|Publication number||US5798795 A|
|Application number||US 08/609,605|
|Publication date||Aug 25, 1998|
|Filing date||Mar 1, 1996|
|Priority date||Mar 1, 1996|
|Publication number||08609605, 609605, US 5798795 A, US 5798795A, US-A-5798795, US5798795 A, US5798795A|
|Inventors||William E. Glenn, Robert L. Dhein, Fouad Guediri, Pedro Monteiro, Adalberto Moreno|
|Original Assignee||Florida Atlantic University|
|Export Citation||BiBTeX, EndNote, RefMan|
|Patent Citations (17), Non-Patent Citations (42), Referenced by (37), Classifications (9), Legal Events (5)|
|External Links: USPTO, USPTO Assignment, Espacenet|
This invention was made with Government support, and the Government has certain rights in this invention.
This invention relates to video signals and, more particularly, to a method and apparatus for encoding and decoding video signals for use in television and in high definition television systems, teleconferencing, picture phones, and computer video transmission, as well as in other applications that include storage and/or transmission, over any suitable medium, of moving images, in a form that requires reduced storage capacity and/or reduced bandwidth channels. The techniques hereof can be employed, for example, for transmitting through the air or through conducting or optical cable, video signals of reduced bandwidth with little or no perceived degradation of image quality.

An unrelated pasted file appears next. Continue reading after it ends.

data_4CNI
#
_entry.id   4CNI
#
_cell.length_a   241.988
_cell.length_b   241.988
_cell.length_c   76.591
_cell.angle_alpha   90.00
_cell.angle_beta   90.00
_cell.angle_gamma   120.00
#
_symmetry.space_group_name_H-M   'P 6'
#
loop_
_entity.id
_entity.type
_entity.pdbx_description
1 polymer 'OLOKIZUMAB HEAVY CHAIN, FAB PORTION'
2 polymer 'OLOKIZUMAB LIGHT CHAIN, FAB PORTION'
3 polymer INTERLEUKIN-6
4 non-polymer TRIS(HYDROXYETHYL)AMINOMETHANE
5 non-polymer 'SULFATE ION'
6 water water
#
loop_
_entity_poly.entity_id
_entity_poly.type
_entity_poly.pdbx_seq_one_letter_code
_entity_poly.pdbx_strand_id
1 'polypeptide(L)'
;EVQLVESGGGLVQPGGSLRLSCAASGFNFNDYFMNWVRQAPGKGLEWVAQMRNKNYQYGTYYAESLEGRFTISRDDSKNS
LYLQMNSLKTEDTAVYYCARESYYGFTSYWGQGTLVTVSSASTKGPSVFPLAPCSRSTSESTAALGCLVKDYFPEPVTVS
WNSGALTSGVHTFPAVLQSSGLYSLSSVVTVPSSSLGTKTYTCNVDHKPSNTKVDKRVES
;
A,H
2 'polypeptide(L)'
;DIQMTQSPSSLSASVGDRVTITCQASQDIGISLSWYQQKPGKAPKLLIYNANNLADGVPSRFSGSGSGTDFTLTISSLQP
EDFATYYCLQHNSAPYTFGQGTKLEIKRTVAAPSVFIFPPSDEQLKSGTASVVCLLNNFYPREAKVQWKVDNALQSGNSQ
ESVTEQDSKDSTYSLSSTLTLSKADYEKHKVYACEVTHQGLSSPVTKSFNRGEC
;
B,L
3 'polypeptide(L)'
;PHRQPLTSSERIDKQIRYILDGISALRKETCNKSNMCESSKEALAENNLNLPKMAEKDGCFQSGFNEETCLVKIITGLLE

Available spectrum is becoming increasingly burdened by ever greater demand for video information channels. Traditional airwave spectral space has been crowded for many years, and burgeoning video programming for such applications as home cable, teleconferencing, picture phones, and computer video transmission has now crowded conductive and optical cables, phone lines, and satellite communication channels. The desirability of techniques for increasing the amount of video information that can be sent over these transmission media is evident. Also, as more video information is stored, it is desirable to develop techniques that increase the amount of video that can be stored in a given storage size.
A number of systems have been developed for point-to-multipoint transmission. For these applications it is not problematic that the associated bandwidth compression systems have very complex and expensive encoders, since the number of encoders is small compared to the number of decoders. However, for applications such as two-way video communications, video surveillance, and video cameras, a lower cost and less complex encoder is needed. It is among the objects hereof to address and solve this problem.